THINK, FEEL, ACT Cards Application- Your digital tool for emotional intelligence
Assess a recent decision, Plan a solution, Solve a conflict, Become more self-aware
Think, Feel, Act cards are an amazing tool that helps bring your emotional intelligence into focus – so you can see more clearly and act more deliberately.
The TFA Cards were designed for open-ended experimentation and innovation. Play with these digital cards and discover new ways to bring emotional intelligence into your work and life. Please read and share your ideas of how you have used the cards on the TFA Cards’ information page: www.6seconds.org/tools/tfa
Add to cards, save, load, delete
Before we get into an exercise lets quickly run through how the app works.
In each category you will see the “+” at the bottom of the column. Click on this to add cards.
You can either, type your own thoughts, feelings and actions or choose from our default options.
If you add a card you didn’t intend to or want to remove one of them, simply click the X next to the added card.
Once you have your thoughts, feelings and actions recorded, you can save the deck for comparison or just to have for later.
To Load a saved deck, simply click “load deck” at the top of the app and they will be there for you to choose from.
Now that you know the basic functionality of the application here are some activities you can use for yourself or your clients.
Note: The instructions are for someone using the app with a client or friend, but you can use the same activities and questions on yourself.
TFA Exercise 1: Reflecting on a Reaction
Summary: This exercise helps someone understand how they reacted and to plan for a more effective response.
Select cards to describe a reaction & discuss the results
Select cards for a more ideal response
Discuss how to move from the original reaction to the desired response
1. Original Reaction
In this step, the participant identifies what actually happened.
Start with an empty deck for the participant. They can start in any column: Think, Feel, Act.
Ask: “Think of a recent situation that did not work out in an optimal way, or where you wish you had reacted differently.” Once a situation has been identified, continue; it’s not important to share the situation now.
Say: “In this situation, you had a mixture of thoughts, feelings, and actions. Please choose a statement to represent how you thought, felt, or what you did.” Show them how to scroll through and pick from one column (the participant can start with any).
You can choose more than one card from a column if needed, for example, you might have two Act cards if you had two different actions, or an action “that’s somewhere in between” two cards. If no cards are close, you can create a new card by typing your own. Once they have selected one type of card (e.g., “Action”) then have them select cards from another stack (e.g., “Feeling”) and then the third stack. The sequence is up to the participant; some people find it easier to notice their own actions, while others tend to start with their feelings or thoughts. You might note the sequence and discuss this at a later time.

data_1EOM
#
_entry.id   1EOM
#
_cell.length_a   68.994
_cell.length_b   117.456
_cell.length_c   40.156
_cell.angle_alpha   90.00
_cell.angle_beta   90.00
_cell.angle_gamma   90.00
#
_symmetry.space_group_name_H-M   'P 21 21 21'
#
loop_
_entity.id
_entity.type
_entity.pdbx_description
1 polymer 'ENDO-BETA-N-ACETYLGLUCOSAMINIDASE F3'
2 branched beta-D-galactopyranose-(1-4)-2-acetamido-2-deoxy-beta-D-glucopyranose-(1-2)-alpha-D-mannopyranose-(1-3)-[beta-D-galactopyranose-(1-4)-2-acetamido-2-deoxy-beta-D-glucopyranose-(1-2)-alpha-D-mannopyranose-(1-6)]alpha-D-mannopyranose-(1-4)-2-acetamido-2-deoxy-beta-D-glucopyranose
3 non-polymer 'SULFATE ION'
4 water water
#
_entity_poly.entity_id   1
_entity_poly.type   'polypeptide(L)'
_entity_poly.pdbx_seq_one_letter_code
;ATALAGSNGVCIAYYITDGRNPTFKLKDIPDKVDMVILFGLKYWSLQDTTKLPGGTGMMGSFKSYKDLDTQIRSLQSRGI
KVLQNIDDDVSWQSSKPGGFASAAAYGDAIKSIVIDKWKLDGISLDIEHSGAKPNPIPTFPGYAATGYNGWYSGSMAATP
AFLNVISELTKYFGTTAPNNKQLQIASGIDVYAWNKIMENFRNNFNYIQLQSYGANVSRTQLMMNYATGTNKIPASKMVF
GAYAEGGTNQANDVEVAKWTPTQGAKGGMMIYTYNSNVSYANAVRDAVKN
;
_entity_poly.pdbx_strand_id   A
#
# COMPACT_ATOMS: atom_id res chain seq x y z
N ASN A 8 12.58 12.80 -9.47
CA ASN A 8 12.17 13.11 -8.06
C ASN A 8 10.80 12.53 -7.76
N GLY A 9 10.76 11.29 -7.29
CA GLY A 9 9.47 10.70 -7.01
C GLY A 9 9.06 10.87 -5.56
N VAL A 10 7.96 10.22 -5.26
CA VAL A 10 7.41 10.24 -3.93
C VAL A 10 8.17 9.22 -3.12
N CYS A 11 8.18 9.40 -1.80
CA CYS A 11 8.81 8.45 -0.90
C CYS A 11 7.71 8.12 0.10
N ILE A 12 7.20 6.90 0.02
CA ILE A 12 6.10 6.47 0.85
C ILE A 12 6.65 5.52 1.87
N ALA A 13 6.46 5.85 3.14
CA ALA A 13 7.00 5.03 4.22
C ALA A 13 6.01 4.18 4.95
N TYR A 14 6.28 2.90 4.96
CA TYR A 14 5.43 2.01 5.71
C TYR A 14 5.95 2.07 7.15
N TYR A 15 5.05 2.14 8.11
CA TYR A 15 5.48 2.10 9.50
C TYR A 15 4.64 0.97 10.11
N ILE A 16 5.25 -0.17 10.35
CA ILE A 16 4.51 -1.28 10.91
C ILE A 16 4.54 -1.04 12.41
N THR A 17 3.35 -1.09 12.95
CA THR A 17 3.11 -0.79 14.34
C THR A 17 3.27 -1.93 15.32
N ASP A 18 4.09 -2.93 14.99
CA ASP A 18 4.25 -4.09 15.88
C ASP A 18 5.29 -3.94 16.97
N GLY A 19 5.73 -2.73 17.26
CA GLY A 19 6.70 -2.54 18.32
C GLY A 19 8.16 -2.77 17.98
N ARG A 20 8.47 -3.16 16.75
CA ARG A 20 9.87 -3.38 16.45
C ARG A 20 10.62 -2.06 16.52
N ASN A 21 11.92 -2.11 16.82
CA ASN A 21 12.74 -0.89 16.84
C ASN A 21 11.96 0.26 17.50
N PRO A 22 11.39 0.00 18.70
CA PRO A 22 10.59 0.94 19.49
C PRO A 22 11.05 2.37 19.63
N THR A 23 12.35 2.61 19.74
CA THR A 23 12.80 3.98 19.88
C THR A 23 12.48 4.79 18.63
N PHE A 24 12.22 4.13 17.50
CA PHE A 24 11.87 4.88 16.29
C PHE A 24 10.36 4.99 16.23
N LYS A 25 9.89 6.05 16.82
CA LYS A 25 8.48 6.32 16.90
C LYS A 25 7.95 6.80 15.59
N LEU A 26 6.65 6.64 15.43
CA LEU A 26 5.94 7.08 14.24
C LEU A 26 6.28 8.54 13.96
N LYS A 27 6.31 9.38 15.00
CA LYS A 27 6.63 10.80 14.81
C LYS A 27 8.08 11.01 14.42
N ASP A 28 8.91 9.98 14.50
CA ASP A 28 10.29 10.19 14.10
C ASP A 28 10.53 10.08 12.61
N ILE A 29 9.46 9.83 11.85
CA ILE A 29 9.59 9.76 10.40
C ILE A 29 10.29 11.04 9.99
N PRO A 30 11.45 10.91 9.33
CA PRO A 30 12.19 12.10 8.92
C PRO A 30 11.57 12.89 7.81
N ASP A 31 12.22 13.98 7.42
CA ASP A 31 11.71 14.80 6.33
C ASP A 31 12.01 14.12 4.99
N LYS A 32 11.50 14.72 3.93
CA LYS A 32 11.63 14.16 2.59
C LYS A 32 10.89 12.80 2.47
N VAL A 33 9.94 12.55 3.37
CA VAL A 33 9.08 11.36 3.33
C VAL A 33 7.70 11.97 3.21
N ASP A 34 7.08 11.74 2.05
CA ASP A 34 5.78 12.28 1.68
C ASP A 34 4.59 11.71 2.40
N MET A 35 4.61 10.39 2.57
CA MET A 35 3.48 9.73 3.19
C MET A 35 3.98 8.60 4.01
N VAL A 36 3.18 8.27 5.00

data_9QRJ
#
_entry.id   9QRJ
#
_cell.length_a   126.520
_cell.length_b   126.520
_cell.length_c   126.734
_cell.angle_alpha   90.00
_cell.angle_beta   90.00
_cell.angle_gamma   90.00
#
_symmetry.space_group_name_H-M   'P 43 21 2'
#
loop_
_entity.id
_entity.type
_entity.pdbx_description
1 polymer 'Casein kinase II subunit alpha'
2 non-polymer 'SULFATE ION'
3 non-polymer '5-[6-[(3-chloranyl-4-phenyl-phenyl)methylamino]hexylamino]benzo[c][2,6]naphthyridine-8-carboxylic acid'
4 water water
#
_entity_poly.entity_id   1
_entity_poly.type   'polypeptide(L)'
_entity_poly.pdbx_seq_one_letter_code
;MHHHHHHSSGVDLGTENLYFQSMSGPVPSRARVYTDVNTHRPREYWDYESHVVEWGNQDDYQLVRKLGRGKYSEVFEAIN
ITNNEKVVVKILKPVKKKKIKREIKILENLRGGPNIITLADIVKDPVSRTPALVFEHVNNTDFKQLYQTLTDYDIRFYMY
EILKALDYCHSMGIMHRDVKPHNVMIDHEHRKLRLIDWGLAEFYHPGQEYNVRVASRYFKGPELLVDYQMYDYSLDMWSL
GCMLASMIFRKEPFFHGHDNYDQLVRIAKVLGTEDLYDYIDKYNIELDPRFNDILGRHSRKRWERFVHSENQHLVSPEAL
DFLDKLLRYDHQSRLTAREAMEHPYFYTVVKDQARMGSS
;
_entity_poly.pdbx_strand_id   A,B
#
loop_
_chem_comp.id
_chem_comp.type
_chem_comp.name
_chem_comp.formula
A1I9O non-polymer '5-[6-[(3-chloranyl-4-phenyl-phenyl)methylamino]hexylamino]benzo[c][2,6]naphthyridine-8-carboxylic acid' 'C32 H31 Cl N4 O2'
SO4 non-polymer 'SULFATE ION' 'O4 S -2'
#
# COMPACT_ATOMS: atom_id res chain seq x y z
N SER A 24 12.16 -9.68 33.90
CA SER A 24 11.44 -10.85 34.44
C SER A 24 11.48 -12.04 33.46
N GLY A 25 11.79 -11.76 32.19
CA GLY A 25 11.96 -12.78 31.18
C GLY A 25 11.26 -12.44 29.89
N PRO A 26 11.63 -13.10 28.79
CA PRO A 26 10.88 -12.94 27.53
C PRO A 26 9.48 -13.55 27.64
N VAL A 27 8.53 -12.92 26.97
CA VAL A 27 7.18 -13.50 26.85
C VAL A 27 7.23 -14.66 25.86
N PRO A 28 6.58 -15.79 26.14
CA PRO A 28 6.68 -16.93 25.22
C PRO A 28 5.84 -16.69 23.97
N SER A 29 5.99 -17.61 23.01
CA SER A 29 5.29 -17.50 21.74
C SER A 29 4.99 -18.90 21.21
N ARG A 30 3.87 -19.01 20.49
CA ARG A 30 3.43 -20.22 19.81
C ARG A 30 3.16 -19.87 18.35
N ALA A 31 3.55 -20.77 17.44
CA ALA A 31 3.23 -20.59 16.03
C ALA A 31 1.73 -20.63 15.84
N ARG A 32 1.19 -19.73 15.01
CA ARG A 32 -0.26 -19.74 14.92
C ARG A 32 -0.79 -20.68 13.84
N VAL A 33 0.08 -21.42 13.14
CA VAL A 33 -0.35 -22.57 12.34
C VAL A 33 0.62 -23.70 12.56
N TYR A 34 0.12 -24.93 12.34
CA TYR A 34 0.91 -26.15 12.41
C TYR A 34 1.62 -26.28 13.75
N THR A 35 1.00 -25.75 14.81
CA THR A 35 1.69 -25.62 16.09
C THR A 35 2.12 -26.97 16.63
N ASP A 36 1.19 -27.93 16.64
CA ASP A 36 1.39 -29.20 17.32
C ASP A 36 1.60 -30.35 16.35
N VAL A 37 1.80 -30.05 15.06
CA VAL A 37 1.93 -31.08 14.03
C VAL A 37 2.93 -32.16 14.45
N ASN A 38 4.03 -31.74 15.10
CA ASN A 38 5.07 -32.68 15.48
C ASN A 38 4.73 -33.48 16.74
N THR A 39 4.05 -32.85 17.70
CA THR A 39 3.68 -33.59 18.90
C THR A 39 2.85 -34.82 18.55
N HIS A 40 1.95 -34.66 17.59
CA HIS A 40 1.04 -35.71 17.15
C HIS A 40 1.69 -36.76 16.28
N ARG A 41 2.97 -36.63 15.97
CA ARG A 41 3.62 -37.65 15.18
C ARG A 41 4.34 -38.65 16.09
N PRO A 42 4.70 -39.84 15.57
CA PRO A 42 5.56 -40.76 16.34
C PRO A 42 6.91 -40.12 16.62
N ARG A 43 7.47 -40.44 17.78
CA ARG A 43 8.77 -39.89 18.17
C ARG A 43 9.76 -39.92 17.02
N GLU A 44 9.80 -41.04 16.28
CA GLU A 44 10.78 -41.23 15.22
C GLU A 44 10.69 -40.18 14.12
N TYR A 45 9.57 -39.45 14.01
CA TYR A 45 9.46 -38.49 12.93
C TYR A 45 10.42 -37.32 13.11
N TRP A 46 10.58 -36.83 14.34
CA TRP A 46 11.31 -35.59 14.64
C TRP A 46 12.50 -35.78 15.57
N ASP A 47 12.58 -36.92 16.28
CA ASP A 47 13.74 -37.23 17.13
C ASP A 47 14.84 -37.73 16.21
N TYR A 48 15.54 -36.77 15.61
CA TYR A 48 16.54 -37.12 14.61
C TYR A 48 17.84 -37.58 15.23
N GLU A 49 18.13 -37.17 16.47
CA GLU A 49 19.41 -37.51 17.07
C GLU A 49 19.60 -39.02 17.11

Ask the participant to tell you about the cards they selected. Depending on the desired length of conversation, you can go into depth or keep this brief. It’s possible to explore patterns, causes of feeling, reasons for behavior, etc. Since we know this situation did not resolve optimally (since that was the initial instruction), it can also be useful to discuss “Consequential Thinking” – the impact of decisions.
2. Alternate Response
Now, the participant can consider how would prefer to respond in the future.
Save the original deck and load the deck again. (this will help you see what the original reaction was in the future)
Ask: “If you were in a similar situation again, is there any one of these that you would like to be different?” Invite them to select a new card (they can choose to
switch a T, F, or an A card). To replace a card, they can click X next to the card and click + to find a new option.
Ask: “So if you’d changed X (card), would anything else change?” Or, “Are there any other cards that would need to change to support that?” Or, “If you change that, would it affect the other two?” Perhaps they will want to keep one (or more) cards if they were in the situation again, or they will end up with a completely new set of cards.
Save this new deck so you can load the two sets separately: The original reaction and the desired response (see illustration above, which shows someone having changed all three cards).
Discuss the new set. Ask: “What results might you have with this new response?” Or, “How would it be to feel, think, and do this instead?” If time allows, discuss further, for example, “What would be some of the consequences of this response, for you and others?” Or, “How does this align with your vision and values?”
Ideally the new set will seem viable and effective – if not, perhaps he needs to adjust this alternate response.
3. Moving from Reaction to Response.
Finally, the participant considers how to make the new set of cards come to life. Ask: “Would you like to utilize this new response in the future?” If yes, discuss some of these questions: “What might make that challenging or stop you?” “How could you make this happen?” “What are some steps you could take?” “Is there any preparation you could do now that would increase the likelihood of you using the
new response?” “What could remind you to use the new response instead of the old pattern?”
(If no, then perhaps go back to choose different cards.)